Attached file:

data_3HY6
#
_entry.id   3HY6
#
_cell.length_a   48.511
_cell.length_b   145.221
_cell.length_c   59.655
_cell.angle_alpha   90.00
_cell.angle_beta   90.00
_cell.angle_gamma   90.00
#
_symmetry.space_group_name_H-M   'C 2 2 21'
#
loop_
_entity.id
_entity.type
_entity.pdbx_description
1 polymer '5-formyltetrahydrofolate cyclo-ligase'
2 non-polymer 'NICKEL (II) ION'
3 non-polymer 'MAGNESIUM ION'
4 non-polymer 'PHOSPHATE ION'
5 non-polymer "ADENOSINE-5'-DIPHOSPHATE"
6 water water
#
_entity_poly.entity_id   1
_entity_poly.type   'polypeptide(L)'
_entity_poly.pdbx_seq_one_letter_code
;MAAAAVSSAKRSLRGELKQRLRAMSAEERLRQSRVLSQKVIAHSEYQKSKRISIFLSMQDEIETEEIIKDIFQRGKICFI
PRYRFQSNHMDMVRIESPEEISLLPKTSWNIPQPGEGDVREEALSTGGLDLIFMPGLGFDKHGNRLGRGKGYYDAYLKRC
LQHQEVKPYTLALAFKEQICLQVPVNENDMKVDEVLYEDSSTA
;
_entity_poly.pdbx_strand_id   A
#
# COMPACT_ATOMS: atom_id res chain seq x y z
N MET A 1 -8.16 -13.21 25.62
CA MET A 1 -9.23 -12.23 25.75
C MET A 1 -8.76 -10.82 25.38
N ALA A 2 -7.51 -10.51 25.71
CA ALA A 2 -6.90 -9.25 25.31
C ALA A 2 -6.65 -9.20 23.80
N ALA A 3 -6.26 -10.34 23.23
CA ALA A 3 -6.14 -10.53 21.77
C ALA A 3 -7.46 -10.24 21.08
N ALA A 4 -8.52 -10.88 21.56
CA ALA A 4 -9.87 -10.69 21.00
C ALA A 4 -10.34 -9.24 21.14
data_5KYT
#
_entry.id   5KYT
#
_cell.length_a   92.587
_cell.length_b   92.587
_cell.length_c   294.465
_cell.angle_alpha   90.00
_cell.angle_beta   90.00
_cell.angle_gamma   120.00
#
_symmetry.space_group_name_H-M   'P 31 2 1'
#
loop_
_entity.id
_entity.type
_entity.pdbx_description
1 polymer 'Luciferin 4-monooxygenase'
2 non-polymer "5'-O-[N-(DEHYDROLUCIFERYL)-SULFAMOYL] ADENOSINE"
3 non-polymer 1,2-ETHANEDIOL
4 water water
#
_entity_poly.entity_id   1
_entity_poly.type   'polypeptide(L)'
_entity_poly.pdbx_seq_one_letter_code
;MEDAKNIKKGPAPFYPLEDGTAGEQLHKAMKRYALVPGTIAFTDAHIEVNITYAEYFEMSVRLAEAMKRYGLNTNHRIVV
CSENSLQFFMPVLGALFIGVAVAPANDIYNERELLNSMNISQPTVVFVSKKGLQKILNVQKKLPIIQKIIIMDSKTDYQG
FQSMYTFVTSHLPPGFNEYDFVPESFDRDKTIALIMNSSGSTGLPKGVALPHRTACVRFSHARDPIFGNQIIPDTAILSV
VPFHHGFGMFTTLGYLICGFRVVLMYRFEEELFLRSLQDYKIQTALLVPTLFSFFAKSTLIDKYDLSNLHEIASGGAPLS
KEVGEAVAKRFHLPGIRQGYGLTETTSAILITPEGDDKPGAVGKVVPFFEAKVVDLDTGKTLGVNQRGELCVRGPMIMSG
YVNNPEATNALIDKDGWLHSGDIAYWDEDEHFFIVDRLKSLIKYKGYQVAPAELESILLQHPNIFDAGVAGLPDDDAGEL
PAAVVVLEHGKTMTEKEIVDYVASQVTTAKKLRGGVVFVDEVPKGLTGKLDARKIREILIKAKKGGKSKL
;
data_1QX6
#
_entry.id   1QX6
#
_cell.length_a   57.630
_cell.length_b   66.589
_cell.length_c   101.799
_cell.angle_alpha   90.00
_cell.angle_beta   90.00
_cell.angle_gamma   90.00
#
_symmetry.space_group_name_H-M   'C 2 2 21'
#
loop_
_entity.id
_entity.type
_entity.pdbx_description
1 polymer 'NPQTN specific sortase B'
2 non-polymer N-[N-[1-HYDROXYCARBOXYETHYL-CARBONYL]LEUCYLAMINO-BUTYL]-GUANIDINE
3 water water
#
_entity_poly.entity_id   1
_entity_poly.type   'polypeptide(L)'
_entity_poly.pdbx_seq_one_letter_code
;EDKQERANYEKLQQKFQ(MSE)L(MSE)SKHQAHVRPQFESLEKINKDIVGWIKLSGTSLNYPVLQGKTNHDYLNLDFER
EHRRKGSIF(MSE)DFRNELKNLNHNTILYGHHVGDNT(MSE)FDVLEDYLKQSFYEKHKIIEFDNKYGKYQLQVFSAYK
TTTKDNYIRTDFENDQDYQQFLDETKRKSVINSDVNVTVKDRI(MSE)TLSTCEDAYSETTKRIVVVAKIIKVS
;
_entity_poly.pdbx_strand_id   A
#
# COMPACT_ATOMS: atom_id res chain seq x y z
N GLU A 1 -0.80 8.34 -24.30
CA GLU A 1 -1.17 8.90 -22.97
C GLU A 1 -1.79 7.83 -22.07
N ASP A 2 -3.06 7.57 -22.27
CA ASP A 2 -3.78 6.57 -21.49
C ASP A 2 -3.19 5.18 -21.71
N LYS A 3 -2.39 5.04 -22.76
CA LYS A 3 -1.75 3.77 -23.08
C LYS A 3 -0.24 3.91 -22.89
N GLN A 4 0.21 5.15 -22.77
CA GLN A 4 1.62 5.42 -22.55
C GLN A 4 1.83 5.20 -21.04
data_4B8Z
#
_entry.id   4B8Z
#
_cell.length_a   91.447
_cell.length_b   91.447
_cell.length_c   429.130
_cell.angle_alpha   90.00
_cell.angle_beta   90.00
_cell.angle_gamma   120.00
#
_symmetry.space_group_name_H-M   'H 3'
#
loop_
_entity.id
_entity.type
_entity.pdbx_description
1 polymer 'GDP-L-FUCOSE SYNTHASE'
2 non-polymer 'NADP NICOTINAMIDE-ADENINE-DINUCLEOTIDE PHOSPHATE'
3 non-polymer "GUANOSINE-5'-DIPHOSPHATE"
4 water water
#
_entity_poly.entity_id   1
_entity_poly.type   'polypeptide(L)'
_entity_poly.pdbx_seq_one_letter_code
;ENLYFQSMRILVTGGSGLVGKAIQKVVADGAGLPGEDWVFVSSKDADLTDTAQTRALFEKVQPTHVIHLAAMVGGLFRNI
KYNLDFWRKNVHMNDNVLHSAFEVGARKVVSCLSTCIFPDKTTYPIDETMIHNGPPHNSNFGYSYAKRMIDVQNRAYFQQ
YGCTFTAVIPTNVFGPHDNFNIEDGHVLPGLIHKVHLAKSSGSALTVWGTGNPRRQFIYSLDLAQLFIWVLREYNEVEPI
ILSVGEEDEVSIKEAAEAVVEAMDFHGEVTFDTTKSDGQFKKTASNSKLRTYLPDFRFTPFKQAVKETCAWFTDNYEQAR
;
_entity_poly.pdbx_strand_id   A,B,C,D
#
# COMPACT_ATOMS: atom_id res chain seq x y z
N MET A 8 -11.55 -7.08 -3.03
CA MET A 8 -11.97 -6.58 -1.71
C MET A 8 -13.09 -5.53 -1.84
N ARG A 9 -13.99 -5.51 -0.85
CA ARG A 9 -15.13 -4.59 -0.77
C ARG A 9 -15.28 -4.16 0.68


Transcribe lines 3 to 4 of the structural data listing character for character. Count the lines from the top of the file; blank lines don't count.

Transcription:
_entry.id   3HY6
#